For example, PwC says in a new survey report of 1,500 CEOs, that most believe that technological breakthroughs would be one of the most important impacts on their business in the next five years. “Today, all roads lead to digital. From business strategy to execution, digital technology has become the foundation for everything we do,” says Chris Curran, PwC Advisory principal and chief technologist. “Simply put, you can’t afford to underestimate digital.”
In another example, KPMG research concludes that “the banking industry is at a pivot point where an increased focus on generating new sources of revenue through better connectivity with customers will be critical to drive future growth, as significant earnings improvements realized from cost reductions and rapidly declining expenses for loan losses are waning.”
Chief among KPMG’s recommendations along this line include: new ways to connect with customers; IT transformation; improved data analytics. More specifically in the IT transformation recommendation, it says “to provide the information needed to determine which services and products to deliver profitably, enable efforts to connect with customers, serve as the backbone of new products and services, drive efficiencies, meet regulatory demands, and defend against cybersecurity breaches.”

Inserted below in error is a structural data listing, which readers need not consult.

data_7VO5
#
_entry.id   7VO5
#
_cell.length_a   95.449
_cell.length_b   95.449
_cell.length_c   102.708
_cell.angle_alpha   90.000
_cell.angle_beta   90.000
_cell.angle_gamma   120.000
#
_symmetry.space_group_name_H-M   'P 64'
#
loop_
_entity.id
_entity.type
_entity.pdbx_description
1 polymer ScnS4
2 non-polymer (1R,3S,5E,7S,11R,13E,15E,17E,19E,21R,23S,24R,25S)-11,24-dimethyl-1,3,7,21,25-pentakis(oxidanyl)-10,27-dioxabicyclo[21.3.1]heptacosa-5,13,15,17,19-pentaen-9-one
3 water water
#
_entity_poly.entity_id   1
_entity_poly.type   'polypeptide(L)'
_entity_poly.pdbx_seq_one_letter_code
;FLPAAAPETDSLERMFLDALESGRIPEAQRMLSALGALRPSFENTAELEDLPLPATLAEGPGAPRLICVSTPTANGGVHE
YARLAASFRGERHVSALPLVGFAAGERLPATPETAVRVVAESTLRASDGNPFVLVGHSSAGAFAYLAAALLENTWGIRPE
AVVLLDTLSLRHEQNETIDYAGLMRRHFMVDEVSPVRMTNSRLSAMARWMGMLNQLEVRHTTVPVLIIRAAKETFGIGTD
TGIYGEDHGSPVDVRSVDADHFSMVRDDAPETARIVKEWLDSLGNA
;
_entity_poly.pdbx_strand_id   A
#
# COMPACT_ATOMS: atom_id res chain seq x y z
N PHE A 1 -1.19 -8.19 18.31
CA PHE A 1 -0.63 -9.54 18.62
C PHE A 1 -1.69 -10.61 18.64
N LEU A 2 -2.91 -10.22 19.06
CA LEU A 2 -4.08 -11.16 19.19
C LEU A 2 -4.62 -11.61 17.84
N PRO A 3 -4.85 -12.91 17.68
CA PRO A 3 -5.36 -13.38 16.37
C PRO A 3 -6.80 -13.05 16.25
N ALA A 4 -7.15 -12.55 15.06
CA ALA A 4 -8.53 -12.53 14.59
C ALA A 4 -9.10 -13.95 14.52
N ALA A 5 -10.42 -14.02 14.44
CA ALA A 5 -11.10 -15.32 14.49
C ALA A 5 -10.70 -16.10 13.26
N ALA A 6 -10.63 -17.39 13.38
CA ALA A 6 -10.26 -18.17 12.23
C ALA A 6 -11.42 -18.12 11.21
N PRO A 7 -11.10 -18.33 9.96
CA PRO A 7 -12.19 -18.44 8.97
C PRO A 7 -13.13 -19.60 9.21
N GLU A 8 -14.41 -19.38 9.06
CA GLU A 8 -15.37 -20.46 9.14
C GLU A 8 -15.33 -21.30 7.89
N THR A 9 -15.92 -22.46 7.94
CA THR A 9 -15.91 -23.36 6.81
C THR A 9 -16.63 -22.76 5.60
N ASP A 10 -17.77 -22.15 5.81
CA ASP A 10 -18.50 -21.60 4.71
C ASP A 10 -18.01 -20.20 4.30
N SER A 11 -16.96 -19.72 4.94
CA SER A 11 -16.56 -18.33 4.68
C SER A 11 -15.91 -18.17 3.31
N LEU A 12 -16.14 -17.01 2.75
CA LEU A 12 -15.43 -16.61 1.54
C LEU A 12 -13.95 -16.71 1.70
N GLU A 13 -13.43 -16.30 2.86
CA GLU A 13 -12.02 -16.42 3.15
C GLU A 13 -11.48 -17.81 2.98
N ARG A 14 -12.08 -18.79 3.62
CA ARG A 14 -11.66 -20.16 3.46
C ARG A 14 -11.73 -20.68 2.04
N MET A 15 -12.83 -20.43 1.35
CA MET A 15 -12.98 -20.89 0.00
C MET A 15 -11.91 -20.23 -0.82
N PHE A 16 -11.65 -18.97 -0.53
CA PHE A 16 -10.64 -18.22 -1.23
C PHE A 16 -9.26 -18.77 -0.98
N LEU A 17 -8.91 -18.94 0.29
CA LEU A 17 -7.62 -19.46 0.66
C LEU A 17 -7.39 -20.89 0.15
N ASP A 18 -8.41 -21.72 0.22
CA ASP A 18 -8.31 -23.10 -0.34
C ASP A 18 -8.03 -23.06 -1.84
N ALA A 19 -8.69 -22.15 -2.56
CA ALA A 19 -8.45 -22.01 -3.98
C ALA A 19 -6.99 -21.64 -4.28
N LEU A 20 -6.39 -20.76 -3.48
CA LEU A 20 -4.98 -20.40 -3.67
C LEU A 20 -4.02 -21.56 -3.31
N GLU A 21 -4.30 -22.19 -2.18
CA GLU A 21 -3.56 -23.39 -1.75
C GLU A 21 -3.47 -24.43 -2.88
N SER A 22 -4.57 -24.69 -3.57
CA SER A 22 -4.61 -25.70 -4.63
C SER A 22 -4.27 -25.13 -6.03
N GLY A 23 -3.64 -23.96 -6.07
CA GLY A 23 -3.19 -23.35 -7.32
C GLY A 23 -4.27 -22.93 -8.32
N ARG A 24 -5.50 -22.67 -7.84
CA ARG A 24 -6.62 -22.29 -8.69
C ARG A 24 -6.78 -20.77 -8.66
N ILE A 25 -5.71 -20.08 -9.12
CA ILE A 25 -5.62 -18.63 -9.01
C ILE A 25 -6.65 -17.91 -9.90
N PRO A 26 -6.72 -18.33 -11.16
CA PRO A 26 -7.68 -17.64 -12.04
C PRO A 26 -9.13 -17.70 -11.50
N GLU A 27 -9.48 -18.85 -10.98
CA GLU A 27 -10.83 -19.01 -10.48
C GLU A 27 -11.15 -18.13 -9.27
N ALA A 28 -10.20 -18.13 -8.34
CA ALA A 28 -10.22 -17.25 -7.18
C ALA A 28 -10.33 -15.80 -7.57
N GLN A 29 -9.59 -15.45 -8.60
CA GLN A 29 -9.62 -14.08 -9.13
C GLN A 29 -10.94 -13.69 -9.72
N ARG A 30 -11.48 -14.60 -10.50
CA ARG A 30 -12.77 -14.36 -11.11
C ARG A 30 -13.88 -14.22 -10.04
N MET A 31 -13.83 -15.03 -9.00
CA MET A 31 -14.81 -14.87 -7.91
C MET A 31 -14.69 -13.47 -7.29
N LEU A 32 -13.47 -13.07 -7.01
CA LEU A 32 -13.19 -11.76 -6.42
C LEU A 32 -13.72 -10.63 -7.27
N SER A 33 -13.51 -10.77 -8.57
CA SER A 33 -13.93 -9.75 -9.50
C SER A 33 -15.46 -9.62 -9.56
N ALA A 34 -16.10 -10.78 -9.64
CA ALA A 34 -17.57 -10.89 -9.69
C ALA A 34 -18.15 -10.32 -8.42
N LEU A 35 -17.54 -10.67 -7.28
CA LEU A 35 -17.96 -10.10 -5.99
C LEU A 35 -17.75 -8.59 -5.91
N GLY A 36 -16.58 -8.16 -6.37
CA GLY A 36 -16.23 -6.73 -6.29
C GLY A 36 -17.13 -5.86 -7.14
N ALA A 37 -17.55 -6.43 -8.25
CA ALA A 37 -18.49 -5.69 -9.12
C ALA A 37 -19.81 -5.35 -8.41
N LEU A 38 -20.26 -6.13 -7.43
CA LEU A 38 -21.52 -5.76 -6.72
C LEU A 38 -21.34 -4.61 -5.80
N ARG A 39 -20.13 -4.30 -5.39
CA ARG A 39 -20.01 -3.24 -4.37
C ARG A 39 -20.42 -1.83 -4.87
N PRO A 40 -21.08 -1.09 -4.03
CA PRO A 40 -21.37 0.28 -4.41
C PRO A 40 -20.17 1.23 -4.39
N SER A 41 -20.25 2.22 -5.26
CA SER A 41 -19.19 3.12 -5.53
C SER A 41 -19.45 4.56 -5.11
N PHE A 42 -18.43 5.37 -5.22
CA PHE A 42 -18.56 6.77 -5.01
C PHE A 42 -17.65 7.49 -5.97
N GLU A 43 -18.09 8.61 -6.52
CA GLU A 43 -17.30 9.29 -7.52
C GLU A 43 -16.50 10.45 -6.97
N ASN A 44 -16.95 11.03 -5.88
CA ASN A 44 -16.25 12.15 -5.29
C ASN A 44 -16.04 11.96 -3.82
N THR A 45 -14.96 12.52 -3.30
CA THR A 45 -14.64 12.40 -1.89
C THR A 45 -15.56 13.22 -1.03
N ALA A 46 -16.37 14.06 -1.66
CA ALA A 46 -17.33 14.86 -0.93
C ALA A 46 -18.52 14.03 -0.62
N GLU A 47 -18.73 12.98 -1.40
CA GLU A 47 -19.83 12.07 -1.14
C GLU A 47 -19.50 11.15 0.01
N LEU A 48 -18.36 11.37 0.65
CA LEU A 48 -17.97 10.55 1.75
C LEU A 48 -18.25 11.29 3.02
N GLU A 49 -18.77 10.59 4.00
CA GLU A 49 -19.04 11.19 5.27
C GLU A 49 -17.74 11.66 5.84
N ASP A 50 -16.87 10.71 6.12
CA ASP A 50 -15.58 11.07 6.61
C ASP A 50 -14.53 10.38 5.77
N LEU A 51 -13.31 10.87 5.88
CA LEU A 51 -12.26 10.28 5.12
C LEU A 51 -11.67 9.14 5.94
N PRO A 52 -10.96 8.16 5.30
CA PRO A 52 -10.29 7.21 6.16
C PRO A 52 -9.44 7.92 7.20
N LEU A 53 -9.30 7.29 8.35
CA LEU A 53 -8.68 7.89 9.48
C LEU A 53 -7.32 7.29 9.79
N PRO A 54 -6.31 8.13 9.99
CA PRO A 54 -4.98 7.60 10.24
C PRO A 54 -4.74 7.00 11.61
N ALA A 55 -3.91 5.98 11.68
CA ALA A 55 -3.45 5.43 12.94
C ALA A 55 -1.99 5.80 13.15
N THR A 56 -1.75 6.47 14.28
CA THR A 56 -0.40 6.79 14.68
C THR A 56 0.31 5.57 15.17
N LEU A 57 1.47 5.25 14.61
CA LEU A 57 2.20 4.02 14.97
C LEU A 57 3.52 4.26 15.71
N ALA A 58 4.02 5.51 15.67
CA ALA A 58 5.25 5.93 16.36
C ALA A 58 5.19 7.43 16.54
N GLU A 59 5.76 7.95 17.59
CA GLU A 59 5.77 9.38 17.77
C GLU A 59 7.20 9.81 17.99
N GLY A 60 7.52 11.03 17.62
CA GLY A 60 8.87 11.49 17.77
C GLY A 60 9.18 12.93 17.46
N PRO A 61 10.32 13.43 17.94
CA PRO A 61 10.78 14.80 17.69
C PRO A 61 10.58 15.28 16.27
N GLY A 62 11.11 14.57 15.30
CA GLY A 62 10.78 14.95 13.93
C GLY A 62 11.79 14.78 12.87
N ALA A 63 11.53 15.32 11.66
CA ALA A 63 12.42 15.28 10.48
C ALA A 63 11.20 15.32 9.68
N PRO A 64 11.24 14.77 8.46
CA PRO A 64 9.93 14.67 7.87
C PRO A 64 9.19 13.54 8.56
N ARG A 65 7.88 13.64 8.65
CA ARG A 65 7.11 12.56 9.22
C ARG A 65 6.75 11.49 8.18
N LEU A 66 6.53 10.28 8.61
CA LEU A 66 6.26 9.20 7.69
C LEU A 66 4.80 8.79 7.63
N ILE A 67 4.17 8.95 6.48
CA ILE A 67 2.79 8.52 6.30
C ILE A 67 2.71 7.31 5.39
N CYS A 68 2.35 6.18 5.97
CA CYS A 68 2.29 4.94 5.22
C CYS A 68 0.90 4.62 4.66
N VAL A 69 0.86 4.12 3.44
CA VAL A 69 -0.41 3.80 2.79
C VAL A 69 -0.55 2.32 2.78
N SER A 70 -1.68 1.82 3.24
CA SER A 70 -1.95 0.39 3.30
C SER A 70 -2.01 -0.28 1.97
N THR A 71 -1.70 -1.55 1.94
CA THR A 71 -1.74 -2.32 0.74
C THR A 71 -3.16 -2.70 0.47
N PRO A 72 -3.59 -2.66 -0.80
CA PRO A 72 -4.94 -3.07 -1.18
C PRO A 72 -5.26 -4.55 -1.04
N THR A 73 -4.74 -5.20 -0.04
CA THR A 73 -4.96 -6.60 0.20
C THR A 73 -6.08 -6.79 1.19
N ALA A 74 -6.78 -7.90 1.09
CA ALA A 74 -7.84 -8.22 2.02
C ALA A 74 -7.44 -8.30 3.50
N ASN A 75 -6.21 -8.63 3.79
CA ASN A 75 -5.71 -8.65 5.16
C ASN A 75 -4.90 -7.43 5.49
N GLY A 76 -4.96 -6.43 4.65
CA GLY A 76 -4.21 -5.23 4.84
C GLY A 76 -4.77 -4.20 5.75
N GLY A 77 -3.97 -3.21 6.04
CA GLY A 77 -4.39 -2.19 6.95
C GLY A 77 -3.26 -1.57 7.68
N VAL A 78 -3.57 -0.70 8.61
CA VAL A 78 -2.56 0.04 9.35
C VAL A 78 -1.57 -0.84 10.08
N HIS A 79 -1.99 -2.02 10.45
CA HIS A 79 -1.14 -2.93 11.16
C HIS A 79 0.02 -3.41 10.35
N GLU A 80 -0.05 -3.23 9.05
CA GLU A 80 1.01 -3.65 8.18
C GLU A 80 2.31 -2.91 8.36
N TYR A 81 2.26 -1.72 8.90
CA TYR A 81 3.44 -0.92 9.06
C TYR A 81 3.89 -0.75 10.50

So that clicks with Avanade’s follow-on observation of “a new services broker model for IT taking hold. In this model, IT staff consult with departments across the business to better understand their technology needs and objectives, and source internal or external IT services or partners to meet these demands.” And this works, it seems. The same study found that 83% of respondents are comfortable with IT staff interacting directly with important clients and partners in a consultancy role, and 66% of companies plan to expand the role IT plays as business advisors in the coming year.
As an example of how this IT-business line collaboration could work, Gerard Hergenroeder, an IBM global payments executive, writes extensively in his blog about how revenue-enhancement technology could piggyback on compliance technology.